Sport24 asked: How would you assess the state of South African rugby?

Gonzalo Quesada: I admire South African rugby and, when I was really young as a player, I was part of a couple of club tours to the country. South African rugby has a rich history and I later had the chance to tour with the Argentinian national team. (Quesada played four Tests against the Springboks, two of which were in South Africa). I witnessed the tradition and values of rugby in South Africa and how people live the game in the rainbow nation. Some years ago, the South African provinces and the Springboks weren’t playing at their best and perhaps their potential was better than what they were showing. In terms of the Springboks, under coach Rassie Erasmus they have showed a lot of improvement. As with every Rugby World Cup, South Africa will naturally be one of the main candidates for the title. With the amount of talent in the South African provinces, they could almost take two teams to the World Cup and fight for the final with the All Blacks and maybe one or two other teams. I’m quite confident that the Springboks will have a big role to play in Japan.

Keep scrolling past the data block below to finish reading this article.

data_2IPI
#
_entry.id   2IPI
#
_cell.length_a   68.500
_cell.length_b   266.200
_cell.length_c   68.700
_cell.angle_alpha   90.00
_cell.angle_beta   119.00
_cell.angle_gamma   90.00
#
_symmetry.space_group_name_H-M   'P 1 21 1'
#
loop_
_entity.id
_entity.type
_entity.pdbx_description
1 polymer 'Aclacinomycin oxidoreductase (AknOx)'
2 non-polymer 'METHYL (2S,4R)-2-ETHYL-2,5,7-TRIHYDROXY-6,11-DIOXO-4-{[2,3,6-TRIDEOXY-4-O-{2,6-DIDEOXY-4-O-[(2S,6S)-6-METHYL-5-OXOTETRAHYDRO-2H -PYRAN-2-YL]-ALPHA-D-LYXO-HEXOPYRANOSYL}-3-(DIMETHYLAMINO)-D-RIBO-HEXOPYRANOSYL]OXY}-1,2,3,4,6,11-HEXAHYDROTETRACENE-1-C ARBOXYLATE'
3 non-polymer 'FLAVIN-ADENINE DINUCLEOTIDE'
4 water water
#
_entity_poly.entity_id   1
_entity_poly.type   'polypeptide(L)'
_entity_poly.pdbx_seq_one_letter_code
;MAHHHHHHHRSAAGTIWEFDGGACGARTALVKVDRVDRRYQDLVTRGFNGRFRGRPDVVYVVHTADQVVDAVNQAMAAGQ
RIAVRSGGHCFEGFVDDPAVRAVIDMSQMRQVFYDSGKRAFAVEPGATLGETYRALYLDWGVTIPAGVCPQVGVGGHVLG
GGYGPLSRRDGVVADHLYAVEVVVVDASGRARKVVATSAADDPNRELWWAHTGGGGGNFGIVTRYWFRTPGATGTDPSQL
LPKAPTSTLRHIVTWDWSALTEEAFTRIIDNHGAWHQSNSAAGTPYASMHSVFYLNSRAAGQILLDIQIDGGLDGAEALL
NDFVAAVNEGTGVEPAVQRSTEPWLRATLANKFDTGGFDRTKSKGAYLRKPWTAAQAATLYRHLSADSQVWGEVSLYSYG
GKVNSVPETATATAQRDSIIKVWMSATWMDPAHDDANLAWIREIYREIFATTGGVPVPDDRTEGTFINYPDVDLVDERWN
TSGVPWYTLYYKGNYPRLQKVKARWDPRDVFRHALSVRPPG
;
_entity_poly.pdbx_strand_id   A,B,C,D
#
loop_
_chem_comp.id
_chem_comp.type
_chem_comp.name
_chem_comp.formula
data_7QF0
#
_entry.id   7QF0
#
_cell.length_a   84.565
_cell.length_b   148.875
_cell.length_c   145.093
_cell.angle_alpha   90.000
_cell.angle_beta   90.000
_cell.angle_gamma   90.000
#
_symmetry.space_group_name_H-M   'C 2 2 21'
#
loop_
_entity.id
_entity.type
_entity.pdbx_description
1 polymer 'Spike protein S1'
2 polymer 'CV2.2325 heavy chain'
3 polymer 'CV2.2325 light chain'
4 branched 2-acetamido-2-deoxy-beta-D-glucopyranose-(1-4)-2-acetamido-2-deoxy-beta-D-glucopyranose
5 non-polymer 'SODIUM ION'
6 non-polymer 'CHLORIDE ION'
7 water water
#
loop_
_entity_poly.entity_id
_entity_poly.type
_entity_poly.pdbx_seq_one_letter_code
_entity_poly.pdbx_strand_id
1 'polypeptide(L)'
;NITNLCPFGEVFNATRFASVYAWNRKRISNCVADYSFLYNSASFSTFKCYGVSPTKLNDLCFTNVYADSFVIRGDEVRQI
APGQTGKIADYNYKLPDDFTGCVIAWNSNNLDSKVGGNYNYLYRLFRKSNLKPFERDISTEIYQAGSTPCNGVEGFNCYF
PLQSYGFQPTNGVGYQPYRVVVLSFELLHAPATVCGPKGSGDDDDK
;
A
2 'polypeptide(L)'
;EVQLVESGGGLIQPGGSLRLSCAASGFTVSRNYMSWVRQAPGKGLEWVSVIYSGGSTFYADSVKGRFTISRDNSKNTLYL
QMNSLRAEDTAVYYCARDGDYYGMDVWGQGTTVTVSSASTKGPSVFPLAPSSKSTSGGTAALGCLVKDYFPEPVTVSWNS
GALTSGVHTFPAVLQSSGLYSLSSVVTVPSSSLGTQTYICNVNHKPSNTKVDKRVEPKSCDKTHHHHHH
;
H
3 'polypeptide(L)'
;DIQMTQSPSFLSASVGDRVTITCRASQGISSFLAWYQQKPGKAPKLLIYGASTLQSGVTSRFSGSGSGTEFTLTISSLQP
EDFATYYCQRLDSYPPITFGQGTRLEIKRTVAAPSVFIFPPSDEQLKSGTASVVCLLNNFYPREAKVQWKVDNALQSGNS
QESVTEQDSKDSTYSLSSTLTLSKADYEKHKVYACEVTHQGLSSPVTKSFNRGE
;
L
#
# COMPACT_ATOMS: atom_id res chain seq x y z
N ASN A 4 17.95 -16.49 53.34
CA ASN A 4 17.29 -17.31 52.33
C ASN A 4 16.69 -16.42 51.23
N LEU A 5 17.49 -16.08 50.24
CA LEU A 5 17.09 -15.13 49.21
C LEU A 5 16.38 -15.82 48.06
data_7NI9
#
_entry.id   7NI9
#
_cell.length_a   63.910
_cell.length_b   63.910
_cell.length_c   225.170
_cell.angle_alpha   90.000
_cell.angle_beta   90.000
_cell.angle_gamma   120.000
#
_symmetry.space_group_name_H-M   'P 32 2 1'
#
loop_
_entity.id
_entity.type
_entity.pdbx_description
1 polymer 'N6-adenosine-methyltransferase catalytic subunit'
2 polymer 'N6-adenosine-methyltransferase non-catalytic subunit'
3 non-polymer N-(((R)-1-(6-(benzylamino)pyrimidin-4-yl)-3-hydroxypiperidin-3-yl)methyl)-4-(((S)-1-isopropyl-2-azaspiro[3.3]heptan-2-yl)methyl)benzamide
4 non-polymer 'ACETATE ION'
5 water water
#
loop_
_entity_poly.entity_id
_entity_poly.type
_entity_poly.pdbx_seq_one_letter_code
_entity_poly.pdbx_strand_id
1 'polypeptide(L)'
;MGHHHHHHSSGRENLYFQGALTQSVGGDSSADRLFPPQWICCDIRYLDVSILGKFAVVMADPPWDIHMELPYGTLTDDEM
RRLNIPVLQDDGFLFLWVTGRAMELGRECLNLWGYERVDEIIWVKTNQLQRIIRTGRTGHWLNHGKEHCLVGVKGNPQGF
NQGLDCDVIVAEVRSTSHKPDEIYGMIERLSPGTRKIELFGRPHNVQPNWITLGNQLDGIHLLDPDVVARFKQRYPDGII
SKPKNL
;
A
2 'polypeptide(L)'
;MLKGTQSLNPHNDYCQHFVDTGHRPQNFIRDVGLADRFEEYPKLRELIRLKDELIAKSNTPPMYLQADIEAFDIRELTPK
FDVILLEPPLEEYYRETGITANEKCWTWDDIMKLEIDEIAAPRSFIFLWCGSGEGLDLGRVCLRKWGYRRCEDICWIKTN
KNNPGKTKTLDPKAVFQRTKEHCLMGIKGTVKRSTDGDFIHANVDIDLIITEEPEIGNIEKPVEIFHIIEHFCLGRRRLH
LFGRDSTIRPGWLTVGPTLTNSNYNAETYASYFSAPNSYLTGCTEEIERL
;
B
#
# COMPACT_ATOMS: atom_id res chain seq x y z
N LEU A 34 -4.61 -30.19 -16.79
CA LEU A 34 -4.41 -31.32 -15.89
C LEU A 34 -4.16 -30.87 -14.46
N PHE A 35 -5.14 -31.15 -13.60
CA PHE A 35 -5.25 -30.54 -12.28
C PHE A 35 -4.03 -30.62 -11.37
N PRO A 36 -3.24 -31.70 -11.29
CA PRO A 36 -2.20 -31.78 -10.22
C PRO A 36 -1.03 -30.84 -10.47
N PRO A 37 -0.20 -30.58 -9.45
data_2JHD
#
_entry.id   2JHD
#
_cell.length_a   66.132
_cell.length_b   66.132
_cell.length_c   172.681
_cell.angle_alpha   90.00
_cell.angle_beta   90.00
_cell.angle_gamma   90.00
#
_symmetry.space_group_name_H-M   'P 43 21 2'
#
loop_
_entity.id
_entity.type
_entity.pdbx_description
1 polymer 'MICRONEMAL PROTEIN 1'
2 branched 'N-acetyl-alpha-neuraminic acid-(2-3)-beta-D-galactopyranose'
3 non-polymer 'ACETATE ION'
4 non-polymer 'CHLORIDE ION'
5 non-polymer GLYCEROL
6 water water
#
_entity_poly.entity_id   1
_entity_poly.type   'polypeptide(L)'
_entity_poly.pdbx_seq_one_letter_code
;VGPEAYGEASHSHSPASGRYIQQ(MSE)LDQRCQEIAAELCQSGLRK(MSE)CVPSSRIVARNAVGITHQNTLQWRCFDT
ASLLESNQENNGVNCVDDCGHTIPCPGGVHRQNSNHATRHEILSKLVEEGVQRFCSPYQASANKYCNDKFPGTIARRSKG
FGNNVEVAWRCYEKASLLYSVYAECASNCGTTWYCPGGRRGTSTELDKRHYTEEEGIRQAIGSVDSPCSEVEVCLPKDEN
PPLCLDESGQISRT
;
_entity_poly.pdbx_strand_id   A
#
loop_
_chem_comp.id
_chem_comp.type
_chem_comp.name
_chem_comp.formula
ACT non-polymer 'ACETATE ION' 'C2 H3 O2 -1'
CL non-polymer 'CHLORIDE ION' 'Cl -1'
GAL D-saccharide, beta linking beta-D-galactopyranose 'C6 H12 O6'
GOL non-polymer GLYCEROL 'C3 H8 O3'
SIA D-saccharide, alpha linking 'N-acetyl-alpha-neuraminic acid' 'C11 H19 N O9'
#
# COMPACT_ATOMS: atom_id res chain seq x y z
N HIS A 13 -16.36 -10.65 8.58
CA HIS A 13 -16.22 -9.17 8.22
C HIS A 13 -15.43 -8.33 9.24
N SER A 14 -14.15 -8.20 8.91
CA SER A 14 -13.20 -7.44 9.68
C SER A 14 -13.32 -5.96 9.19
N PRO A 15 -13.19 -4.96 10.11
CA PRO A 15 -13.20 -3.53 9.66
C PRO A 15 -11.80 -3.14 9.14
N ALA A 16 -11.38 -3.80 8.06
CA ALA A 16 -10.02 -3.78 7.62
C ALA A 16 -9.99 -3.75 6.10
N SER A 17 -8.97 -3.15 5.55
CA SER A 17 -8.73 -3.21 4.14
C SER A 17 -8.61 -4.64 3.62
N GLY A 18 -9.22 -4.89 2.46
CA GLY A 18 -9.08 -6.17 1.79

Sport24 asked: Is the 2019 World Cup one of the most open in recent years?